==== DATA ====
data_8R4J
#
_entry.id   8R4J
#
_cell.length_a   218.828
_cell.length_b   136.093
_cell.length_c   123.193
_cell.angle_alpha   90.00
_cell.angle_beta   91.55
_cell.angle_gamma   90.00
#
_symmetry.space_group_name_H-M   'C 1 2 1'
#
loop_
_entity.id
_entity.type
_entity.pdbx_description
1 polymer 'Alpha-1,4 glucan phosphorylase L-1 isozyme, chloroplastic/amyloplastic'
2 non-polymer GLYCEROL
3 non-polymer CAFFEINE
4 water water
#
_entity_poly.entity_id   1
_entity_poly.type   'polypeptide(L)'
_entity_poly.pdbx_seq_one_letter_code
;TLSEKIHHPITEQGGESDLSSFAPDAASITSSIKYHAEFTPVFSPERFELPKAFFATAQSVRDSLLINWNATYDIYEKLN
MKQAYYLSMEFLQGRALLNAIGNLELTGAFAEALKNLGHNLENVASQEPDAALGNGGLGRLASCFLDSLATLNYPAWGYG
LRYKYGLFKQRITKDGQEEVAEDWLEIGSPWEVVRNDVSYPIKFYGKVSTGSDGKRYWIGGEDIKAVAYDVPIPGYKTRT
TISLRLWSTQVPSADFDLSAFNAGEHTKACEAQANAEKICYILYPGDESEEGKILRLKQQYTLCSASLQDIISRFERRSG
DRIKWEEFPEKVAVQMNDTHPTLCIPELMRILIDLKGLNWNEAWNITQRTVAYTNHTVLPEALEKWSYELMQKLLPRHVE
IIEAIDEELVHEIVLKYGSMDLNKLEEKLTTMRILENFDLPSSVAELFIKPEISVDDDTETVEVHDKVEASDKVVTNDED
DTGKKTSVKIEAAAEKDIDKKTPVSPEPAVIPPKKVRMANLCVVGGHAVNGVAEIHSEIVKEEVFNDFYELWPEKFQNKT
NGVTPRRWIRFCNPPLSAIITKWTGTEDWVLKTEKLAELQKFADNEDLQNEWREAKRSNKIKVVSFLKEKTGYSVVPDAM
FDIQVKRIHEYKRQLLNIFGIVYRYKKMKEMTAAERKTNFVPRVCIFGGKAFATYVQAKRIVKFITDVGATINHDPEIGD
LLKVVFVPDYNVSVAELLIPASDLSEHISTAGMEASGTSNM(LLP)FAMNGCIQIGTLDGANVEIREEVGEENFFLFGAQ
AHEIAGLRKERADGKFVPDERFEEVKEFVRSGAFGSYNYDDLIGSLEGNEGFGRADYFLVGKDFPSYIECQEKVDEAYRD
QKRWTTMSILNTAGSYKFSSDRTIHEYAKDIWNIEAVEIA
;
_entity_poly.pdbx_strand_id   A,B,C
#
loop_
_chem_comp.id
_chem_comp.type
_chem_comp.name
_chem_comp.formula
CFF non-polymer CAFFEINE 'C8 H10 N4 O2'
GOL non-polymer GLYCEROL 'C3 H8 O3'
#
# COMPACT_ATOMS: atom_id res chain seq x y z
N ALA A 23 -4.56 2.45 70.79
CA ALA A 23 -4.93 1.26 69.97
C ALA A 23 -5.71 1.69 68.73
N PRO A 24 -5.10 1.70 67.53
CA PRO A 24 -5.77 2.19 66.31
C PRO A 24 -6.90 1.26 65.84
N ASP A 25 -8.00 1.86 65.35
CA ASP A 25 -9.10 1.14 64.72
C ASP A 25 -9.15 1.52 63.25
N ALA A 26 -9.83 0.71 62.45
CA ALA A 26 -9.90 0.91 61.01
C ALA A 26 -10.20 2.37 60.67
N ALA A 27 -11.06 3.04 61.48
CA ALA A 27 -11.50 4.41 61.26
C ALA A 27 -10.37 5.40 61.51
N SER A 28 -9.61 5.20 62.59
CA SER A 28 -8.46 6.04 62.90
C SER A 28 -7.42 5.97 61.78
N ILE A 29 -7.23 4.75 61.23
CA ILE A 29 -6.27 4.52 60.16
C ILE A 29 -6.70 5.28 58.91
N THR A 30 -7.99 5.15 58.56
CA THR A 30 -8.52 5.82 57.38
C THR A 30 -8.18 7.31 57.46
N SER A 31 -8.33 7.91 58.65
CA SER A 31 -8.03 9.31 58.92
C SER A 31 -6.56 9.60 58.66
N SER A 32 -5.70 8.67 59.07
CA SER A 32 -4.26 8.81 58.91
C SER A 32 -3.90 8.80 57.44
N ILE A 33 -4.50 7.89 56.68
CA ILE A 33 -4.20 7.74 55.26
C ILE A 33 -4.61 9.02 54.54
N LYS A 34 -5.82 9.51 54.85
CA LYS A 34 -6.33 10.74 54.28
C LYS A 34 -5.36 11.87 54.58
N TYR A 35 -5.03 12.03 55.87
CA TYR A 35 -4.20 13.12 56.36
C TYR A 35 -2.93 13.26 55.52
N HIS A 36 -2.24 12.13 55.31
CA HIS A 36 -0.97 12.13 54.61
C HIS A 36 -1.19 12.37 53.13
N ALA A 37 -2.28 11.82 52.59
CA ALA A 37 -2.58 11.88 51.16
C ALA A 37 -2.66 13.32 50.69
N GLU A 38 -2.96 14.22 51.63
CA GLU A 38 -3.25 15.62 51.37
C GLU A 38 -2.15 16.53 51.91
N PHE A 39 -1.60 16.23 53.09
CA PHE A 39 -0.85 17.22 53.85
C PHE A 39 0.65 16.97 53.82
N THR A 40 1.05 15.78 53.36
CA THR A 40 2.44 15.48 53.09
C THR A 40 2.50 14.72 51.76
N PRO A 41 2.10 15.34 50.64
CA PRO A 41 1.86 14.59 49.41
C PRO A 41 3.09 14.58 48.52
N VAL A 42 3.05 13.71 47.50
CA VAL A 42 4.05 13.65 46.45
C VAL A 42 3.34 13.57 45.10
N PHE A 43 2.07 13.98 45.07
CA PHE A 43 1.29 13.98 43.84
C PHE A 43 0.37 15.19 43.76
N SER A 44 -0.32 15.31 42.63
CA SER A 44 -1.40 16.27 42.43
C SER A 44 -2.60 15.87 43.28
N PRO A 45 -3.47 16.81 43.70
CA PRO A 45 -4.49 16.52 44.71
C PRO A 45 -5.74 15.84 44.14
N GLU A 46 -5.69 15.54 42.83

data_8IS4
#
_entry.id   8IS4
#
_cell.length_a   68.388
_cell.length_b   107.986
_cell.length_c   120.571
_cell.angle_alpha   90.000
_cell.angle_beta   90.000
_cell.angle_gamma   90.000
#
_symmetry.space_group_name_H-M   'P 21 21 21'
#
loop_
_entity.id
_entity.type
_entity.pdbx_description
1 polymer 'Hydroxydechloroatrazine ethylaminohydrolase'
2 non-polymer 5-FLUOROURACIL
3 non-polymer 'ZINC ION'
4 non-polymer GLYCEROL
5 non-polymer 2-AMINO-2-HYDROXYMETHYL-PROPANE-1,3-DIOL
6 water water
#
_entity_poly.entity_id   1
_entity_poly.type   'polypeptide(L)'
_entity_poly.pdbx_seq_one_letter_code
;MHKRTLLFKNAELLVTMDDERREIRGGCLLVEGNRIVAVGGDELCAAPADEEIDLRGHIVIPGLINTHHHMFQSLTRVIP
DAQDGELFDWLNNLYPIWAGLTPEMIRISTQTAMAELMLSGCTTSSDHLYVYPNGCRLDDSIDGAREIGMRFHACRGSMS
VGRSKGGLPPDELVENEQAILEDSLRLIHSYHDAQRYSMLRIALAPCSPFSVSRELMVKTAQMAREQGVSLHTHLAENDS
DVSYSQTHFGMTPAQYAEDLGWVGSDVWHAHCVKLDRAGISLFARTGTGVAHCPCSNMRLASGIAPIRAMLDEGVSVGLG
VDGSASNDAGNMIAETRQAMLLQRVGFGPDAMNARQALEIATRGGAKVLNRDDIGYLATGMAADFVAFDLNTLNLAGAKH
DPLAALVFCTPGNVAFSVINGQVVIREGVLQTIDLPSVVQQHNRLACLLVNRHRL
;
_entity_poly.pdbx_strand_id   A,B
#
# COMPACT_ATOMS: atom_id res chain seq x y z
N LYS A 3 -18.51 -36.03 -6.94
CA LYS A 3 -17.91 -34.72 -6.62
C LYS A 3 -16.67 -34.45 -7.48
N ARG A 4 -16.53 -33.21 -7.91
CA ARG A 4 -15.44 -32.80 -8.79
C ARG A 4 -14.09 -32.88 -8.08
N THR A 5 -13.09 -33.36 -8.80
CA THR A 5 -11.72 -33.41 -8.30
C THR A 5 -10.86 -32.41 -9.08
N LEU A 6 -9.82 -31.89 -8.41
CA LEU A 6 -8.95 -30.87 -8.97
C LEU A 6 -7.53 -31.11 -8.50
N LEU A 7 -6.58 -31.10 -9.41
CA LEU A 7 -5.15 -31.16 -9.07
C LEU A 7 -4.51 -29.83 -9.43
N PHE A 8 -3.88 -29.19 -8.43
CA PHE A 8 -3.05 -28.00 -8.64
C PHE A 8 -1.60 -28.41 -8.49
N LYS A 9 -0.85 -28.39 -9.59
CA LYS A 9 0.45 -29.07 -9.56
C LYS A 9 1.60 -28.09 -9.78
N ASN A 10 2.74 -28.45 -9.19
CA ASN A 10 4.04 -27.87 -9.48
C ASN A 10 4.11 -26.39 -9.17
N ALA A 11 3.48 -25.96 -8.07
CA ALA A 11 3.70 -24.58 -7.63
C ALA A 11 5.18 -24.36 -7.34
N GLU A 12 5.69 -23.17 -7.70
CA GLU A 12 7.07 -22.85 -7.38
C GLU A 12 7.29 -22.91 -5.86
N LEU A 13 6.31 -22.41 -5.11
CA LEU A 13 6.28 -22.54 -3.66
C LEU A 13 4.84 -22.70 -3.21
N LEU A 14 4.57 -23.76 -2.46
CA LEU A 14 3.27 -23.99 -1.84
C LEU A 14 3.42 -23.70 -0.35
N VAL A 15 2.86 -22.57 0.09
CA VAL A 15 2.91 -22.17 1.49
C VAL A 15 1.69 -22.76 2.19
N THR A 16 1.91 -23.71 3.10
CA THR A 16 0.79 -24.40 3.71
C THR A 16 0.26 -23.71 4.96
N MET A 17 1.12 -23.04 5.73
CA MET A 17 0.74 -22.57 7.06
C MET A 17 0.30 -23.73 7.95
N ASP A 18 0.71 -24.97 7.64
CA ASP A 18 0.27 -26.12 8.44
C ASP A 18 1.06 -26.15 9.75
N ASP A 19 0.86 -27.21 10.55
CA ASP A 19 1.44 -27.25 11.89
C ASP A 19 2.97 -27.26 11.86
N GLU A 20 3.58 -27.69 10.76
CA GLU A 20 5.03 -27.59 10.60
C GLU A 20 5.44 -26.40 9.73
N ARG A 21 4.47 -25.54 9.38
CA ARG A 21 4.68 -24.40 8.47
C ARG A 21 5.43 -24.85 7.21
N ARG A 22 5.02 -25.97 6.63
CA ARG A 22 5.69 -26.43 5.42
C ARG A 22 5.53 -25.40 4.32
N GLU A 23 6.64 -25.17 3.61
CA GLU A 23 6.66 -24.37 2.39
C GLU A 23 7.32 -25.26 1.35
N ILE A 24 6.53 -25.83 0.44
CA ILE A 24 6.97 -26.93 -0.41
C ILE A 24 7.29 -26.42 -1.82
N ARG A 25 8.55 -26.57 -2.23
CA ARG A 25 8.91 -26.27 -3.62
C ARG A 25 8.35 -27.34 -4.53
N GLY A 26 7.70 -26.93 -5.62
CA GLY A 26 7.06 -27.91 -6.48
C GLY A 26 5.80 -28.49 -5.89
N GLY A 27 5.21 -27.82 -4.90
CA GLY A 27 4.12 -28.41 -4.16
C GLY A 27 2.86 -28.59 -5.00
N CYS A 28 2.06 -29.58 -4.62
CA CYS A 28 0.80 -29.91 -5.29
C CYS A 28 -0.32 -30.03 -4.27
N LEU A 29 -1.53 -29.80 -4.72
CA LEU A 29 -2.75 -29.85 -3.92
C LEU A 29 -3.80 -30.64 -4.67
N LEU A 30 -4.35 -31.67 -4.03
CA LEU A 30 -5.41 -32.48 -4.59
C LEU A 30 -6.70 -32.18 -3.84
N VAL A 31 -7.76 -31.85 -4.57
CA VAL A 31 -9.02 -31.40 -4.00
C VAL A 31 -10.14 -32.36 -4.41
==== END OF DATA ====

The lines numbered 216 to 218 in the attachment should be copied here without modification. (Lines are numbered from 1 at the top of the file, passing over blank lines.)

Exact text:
C ARG A 22 5.53 -25.40 4.32
N GLU A 23 6.64 -25.17 3.61
CA GLU A 23 6.66 -24.37 2.39